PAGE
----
Anyone Can Take a Reservation

One thing I keep hearing from programmers and product owners is that the most important thing (or the hardest thing) is marketing and sales of their product. And to that I say, you have to have a product to market and that’s the hardest part is figuring out what people want, making it, and getting feedback on it. I guess you need both.

When I worked at banks, one of the things I heard over and over was that “Retail can’t work without Operations and Operations can’t work without Retail.” They both needed each other. Can your lungs say to your heart, “I’m better than you.” It could, but it still needs the heart. While the brain thinks it knows everything, it can’t get around without the rest of it’s body.

Clearing the Cruft

I’m continually amazed by how little you have to do “right” to be successful in business. You do have to do some things right, but you can still do so much wrong and still succeed. This creates a filter for me, one that highlights what actually matters, not just what I think matters. Here’s what matters: giving people what they want, making sure those people can find it, and charging them for it.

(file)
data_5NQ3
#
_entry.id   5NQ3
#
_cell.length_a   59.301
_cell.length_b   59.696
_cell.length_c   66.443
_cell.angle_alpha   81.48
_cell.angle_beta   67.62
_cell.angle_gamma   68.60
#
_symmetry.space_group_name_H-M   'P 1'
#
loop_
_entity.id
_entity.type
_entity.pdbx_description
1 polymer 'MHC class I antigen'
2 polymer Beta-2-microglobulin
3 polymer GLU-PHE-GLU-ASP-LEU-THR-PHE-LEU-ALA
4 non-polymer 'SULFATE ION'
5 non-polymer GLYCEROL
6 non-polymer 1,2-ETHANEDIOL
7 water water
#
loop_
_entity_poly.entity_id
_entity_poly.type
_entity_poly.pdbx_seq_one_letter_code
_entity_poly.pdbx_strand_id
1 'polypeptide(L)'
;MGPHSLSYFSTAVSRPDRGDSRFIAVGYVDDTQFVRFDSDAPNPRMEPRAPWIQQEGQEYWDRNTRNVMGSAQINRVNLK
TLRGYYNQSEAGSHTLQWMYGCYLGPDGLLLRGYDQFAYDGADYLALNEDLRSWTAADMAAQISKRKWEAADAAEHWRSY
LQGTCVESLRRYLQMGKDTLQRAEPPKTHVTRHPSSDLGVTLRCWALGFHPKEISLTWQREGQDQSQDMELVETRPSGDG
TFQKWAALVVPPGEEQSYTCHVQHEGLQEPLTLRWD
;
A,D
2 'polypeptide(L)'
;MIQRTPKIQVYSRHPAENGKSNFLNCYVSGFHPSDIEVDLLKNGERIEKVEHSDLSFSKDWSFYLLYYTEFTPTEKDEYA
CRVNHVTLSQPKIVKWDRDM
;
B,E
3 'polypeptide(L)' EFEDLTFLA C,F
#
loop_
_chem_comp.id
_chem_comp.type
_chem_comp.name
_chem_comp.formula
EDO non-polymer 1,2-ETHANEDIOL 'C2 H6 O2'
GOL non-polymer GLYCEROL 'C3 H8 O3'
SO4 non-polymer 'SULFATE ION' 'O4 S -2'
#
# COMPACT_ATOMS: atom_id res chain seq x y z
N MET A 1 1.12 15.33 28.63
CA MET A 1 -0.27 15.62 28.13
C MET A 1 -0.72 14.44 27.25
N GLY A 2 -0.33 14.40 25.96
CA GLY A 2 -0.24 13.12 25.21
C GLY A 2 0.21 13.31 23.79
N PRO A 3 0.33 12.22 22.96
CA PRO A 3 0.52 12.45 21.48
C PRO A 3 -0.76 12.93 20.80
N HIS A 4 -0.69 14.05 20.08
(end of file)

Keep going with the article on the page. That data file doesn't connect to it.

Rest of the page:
I sent this as a text message to a couple of people and got a couple of different responses:

Spoken like a man who has seen the last domino in his master plan be set up – ready to fall.

The key word is do. You have to do it. Yes you may stumble several times, but if you keep on the road it works out.

The latter one echoes thoughts I’ve had in the past about work. Anyone can take a reservation, it’s the holding that’s most important.